Eileen Granfors's Reviews > The Language of Flowers

The Language of Flowers by Vanessa Diffenbaugh
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Jul 02, 11

bookshelves: families, highly-unusual, local-color, new-classic, women, writing-help, coming-of-age
Read from June 29 to July 02, 2011

I'll review after the holiday, but let me say, I now have a new favorite book of 2011. Wonderful, beautiful, painful, truthful journey.

Often on the weekend of July 4th, I post a half-way through the year "top reading" list. I had it ready to go for my blog with my top ten short list so far. Then, I picked up "The Language of Flowers" by debut novelist Vanessa Diffenbaugh. BAM! I loved this book because it surprised me in every way: style, characters, plot points. It's not the overwrought love story with Victorian flora I expected.

It is an action-packed, heart-breaking journey with 18 year-old Victoria recently emancipated foster child in modern San Francisco. She spent her life perfecting the art of being unreachable because then she can feel that the families who give her back do so by her chosen behaviors. She has a wall around her heart, "like a nut." She fears intimate relationships. All her life getting close to someone has meant only moving on, moving away, and giving up those she had begun to feel comfortable with.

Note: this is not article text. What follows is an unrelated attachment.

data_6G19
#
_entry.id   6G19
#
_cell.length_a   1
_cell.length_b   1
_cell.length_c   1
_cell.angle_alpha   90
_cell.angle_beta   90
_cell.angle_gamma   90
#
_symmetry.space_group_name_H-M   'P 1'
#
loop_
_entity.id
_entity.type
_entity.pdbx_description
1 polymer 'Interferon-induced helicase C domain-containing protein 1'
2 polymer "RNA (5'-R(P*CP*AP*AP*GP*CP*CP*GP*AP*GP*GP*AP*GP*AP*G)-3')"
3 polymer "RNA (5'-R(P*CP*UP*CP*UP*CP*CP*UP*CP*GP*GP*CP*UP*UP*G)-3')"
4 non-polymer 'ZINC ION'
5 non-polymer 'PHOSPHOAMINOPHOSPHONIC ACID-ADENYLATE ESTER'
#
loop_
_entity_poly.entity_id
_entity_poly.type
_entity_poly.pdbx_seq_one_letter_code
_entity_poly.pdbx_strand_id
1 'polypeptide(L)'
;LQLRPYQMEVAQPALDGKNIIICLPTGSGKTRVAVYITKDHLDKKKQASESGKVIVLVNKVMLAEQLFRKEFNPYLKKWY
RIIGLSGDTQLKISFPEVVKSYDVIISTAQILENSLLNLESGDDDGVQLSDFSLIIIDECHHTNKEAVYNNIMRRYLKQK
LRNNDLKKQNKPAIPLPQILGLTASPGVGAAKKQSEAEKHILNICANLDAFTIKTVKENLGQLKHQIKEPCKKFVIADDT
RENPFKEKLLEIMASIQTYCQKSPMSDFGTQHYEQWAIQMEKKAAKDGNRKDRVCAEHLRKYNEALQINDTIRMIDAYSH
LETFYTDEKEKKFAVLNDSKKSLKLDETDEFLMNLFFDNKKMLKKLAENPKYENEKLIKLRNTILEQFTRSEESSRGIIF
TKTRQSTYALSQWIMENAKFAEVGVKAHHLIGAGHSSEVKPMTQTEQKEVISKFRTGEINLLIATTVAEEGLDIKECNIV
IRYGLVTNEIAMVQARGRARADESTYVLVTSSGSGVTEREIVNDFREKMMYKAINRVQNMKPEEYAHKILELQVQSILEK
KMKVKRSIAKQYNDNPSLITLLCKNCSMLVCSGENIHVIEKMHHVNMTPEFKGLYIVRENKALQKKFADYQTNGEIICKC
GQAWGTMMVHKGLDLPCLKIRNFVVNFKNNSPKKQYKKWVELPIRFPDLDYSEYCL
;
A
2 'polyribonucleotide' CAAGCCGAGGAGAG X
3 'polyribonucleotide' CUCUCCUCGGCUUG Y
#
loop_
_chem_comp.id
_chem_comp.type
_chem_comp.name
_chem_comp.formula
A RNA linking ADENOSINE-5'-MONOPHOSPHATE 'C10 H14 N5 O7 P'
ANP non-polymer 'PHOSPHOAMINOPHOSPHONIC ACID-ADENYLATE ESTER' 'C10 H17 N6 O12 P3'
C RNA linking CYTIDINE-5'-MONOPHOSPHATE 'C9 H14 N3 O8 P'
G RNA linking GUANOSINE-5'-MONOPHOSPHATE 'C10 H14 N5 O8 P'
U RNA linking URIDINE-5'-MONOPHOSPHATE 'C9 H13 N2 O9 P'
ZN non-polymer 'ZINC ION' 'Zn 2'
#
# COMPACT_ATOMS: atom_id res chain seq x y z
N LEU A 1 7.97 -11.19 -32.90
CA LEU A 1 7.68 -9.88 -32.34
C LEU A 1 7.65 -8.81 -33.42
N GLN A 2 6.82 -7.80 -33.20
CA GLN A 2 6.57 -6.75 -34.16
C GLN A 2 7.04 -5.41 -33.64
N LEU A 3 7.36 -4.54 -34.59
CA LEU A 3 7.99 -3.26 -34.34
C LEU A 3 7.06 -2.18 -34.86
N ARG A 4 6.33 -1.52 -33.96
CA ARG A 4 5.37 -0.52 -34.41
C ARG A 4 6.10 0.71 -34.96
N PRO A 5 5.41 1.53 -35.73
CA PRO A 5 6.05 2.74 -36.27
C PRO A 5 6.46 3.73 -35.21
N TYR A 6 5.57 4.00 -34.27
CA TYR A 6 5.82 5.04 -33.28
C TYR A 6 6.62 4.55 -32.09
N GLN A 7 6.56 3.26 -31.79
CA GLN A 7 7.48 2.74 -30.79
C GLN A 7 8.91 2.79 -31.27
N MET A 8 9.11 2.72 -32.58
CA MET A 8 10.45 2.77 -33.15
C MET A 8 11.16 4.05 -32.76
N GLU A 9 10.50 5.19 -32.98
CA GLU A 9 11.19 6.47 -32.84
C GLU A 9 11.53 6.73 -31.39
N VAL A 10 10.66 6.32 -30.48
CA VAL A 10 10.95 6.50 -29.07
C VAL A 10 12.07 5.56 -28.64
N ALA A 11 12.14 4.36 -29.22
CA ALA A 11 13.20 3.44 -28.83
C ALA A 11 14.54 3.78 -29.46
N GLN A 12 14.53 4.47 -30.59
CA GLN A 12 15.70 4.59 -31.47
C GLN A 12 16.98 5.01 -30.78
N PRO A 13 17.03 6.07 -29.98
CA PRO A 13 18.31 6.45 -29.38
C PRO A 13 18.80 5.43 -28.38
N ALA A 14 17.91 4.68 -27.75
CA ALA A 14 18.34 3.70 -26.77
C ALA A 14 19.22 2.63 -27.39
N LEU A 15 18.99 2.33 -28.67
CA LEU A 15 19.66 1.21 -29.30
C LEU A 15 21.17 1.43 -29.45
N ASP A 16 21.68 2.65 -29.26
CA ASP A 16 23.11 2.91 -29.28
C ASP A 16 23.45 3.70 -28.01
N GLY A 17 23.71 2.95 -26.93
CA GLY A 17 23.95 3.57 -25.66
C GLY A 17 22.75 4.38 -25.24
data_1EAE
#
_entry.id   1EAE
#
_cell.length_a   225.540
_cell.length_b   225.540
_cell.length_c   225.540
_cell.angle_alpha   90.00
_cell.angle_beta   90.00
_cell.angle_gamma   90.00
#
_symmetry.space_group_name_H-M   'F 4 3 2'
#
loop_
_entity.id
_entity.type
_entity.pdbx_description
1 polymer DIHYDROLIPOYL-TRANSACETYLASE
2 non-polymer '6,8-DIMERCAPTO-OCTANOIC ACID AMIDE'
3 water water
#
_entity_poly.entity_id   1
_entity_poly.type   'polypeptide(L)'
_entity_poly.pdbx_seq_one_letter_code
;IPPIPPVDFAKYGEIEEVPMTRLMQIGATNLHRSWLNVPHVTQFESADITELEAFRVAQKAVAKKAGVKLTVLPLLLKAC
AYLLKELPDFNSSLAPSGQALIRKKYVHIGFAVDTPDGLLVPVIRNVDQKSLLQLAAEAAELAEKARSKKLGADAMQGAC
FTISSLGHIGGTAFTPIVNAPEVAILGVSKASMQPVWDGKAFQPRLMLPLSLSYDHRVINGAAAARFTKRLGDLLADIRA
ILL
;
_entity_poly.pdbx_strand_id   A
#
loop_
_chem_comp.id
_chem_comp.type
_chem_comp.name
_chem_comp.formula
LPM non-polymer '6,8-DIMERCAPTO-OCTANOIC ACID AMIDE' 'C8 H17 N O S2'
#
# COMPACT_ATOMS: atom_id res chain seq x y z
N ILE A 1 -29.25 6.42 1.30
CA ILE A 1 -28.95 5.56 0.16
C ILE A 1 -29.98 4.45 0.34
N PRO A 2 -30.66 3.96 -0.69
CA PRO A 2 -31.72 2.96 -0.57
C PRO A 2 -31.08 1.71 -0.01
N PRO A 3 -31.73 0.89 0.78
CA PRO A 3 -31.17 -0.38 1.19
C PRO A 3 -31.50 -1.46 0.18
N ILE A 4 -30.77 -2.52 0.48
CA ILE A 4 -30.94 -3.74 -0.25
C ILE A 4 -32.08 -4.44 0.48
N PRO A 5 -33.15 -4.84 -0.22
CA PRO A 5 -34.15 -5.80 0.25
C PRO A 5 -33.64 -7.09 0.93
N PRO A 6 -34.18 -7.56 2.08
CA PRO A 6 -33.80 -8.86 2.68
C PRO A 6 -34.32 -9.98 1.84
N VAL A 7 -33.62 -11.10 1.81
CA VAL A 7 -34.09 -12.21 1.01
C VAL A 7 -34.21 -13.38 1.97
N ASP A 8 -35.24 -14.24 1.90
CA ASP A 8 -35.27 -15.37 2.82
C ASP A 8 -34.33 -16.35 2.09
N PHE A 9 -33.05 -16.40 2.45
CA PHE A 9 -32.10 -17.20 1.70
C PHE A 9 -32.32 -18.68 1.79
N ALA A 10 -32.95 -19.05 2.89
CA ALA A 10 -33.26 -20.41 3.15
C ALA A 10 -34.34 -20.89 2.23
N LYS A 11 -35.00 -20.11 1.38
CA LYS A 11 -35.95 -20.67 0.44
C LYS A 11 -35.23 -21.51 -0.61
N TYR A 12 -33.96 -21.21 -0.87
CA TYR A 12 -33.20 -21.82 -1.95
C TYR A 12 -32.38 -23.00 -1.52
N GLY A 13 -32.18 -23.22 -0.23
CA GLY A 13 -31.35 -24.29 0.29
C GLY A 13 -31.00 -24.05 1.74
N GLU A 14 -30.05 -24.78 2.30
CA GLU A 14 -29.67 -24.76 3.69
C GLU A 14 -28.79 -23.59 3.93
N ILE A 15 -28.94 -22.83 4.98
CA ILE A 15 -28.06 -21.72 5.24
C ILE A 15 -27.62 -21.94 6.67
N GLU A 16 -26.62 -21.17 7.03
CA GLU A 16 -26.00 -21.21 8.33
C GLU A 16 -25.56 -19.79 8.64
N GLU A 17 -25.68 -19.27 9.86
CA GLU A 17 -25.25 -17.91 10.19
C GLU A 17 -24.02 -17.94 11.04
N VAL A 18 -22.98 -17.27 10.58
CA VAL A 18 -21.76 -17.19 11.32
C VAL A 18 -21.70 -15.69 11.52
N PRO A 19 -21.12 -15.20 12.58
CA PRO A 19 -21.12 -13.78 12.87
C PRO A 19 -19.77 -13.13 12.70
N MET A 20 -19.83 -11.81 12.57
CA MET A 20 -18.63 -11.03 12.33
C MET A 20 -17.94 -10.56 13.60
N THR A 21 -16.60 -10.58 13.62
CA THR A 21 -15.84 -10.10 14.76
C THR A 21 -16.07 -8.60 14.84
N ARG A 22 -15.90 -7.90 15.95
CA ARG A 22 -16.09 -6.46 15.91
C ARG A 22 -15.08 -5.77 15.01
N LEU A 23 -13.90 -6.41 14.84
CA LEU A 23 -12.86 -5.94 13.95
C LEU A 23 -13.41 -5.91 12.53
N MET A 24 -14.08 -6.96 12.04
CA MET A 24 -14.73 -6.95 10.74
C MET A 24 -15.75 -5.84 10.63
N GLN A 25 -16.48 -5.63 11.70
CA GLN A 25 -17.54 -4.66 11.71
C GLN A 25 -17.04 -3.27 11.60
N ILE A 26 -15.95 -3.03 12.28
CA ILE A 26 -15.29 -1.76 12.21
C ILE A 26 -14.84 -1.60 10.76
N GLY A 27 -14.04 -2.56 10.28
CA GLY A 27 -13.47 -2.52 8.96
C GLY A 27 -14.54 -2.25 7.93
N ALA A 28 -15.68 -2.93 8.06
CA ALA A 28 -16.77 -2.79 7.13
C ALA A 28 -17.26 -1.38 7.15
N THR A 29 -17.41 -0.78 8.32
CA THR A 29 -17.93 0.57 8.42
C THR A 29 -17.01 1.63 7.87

On her 18th birthday, she is done with foster care. The system sends her on her way. She is homeless. She is jobless. But she has been taught the language of flowers by one of her caretakers, Elizabeth.

How Victoria takes her love of flowers and her connection with growing things to make her life something new is the journey of this book. She has help along the way from people at the flower market, Renata and her family; Grant, a young man who also questions his past.

Like moss, which thrives with no roots, Annie finds that she can start anew in a different direction for her life than she could have dreamed of attaining.

Diffenbaugh sets the story in San Francisco and the agricultural country to the north of the city. The cityscape and vineyards provide contrasting pieces of Annie's life experiences.

This is a beautiful book. It takes the readers to new places and teaches them new things, things probably not considered before. To me, that makes for a top-notch reading experience. More, more, more please from Vanessa Diffenbaugh.
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Comments (showing 1-4 of 4) (4 new)

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message 1: by Rhonda Rae (new) - added it

Rhonda Rae Baker Oh my...I WANT to read this!!!! Can't wait to read your review Eileen...(-;

message 2: by Louise (new) - added it

Louise Jones oh i have been meaning to read this for ages !!!

Eileen Granfors You will love it. It is a sure-fire guaranteed read! e

message 4: by Louise (new) - added it


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